This weeks Australian Presbyterian column:
I have been trying to catch up on Australian culture, so this Christmas watched the 2002 Australian film – Crackerjack – a film about bowling which became the no. 1 film that year, grossing some $8 million plus dollars. It was surprisingly good – and to some degree informative. Not least when at the bowling club AGM, they drank a toast to ‘The Queen’. That is something I cannot ever recall happening in my old country, Scotland.
I have a confession to make – I am politically more inclined towards republican tendencies than I am towards monarchy. The Lord’s warning to the Israelites about what a king would do (1 Samuel 8) still applies for me! But I love the Queen. She has been my Queen for all of my life, and I cannot imagine the UK without her. In fact, I can, but what I imagine is more of a nightmare than a dream.
It was a tradition in my home, as in many others, that after our Christmas lunch we would all sit down to watch ‘The Queen’. Her Christmas address is a firm part of the Christmas tradition in many UK and Australian households. We know that her script is written by others – although she has considerable input and that shows most of all in the Christian content she brings to it. But this year it appeared to be different. The BBC report of the speech did not mention Jesus once. I was quite surprised when I read that, as I had not at that point seen the speech. But thankfully it is now on YouTube and so I watched to see what she had actually said.
She started with Jesus being the light of the world. She mentioned the teachings of Christ, the parable of the Good Samaritan, gathering to worship, the star in the sky and Jesus bringing joy to the world. The song at the end was about Jesus the Saviour reigning. Here was a monarch acknowledging a greater King. For the BBC to refuse to acknowledge that was telling – telling of an ignorance, prejudice and hatred which has now become deeply ingrained in much of the BBC. The Queen spoke of the ‘Unknown Warrior’ – the BBC wants us to have an Unknown Saviour.
What about Australia? Does the Australia portrayed in Crackerjack still exist? In a decreasing number of quarters – probably. I wonder how many Australians drank a toast to ‘the Queen’ on Christmas Day? What about Christian faith in public leaders? In my view Australia is far better off in this regard than the UK – where Alaister Campbell’s ‘we don’t do God’ – has become the unspoken rule in politics. In the UK it would be unthinkable to have a Scott Morrison type leader, one who openly acknowledges his evangelical faith. Greg Sheridan’s God is Good For You gives a fascinating account of just how many Australian politicians from different sides of the political divide, profess Christian faith (which is in itself a useful reminder not to fall into the trap of equating Christianity with one particular political position or party).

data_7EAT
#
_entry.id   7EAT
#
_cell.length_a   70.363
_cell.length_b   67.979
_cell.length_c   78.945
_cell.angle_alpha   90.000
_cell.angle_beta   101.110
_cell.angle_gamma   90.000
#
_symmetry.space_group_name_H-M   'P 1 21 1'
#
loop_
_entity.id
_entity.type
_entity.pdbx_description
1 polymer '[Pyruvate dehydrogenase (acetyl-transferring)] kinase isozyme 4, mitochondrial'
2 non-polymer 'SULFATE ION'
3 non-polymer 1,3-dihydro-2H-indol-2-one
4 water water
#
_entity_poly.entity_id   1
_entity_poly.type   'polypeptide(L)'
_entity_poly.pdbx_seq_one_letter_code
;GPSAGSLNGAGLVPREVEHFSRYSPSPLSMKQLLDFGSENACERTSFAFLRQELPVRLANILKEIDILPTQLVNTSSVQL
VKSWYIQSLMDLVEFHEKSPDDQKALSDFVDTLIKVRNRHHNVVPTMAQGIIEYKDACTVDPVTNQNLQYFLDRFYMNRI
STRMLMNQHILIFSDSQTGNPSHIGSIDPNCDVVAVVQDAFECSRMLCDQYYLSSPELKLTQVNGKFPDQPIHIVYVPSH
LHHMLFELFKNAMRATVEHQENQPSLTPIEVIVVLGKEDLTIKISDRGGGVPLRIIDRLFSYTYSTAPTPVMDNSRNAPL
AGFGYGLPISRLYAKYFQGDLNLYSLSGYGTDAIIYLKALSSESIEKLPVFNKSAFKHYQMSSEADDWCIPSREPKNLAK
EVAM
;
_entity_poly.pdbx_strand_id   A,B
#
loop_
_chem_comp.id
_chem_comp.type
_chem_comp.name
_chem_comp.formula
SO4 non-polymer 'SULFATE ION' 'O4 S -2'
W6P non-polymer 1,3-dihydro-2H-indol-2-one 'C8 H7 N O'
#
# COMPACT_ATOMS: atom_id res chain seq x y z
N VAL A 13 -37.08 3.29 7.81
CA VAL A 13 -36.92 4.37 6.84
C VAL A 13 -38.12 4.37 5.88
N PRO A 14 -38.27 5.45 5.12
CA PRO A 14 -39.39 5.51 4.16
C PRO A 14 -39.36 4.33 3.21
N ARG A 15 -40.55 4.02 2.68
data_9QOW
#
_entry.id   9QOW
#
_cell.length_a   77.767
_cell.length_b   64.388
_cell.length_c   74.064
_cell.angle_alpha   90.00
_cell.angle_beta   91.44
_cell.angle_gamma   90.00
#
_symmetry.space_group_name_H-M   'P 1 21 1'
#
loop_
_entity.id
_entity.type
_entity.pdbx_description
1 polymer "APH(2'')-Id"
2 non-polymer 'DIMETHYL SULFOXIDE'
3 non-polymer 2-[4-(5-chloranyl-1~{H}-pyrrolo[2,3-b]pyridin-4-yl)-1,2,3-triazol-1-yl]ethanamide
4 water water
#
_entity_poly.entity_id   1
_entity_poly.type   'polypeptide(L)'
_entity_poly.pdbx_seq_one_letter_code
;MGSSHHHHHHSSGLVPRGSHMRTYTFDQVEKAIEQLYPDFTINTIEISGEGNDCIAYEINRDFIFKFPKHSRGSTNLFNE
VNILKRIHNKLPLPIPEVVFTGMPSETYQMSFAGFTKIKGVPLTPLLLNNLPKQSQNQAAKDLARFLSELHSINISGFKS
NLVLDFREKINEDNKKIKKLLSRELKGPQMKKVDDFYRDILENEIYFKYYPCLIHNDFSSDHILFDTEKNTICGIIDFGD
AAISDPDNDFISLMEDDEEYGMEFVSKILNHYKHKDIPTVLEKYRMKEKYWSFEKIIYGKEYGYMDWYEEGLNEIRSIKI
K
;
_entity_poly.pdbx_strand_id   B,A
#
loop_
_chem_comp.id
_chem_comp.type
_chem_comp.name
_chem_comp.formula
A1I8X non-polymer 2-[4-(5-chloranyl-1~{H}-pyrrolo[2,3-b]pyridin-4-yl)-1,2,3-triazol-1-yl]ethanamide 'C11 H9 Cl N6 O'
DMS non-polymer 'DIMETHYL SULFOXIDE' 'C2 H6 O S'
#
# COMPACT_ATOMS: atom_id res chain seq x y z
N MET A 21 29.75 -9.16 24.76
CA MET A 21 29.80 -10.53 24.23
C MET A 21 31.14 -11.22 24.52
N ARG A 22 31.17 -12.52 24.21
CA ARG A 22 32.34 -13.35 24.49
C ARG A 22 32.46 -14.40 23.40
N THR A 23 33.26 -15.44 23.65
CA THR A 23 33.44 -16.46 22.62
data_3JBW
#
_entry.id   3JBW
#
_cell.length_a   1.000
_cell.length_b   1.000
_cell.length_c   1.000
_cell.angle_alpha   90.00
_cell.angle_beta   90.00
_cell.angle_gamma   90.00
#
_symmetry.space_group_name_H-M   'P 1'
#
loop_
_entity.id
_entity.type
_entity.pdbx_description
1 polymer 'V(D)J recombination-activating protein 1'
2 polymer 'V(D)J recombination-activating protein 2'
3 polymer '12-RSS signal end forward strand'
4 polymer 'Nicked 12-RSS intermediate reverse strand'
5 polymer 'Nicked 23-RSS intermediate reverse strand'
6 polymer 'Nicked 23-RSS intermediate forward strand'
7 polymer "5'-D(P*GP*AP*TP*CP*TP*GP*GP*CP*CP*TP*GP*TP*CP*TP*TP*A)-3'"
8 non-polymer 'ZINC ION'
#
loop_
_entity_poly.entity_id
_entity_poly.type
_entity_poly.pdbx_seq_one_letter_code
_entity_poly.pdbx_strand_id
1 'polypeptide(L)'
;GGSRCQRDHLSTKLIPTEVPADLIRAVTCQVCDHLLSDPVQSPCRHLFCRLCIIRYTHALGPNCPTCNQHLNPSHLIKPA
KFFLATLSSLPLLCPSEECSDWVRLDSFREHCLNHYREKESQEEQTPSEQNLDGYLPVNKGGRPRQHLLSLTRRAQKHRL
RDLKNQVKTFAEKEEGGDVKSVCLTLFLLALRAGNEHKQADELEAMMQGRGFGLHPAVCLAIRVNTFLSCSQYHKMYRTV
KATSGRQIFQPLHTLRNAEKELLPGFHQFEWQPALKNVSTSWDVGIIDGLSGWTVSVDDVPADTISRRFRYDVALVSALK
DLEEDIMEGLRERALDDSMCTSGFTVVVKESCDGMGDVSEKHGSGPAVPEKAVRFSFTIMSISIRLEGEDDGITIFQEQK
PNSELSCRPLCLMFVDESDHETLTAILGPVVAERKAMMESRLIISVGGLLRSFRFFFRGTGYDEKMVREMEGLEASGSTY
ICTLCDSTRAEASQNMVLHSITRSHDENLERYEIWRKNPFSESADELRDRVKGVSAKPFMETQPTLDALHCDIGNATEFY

What about the media? The ABC seems more open than the BBC (although that is not a high bar!), the Australian has writers like Greg Sheridan (his article on Christianity in China this Christmas was superb), and the Sydney Morning Herald can barely hide its contempt, and the contempt of its decreasing readership, for biblical Christianity.
This New Year those of us who are Christians need to be thankful that we live in countries where political leaders like the Queen, the Prime Minister and many others can openly profess their faith. We need to be thankful that we still have freedom of the press and freedom of religion. But we need to be watchful. There are those, who just as the editor of the BBC article tried to take Christ out of the Queens Speech, are trying to take Christ out of any aspect of our public life. For them ‘secular’ means much more than just a separation of church and state – they want God to be taken out of everything and our countries to be governed by their atheistic philosophies.
If you want to know how far down that particular rabbit hole Scotland has gone this true story is a perfect illustration. A friend took an African Children’s choir to sing at the Scottish Parliament. As they rehearsed one of the officials told them that they should not sing songs about Jesus. They told him they didn’t have any other songs and went ahead anyway. How did Scotland move so quickly from being the land of the people of the Book, sending missionaries all over the world to being a country where when the fruits of those missionary labours return, they are told not to sing about Jesus?! Australia, take heed.
As we enter the New Year – let us be vigilant. Especially in prayer. (1 Timothy 2:1)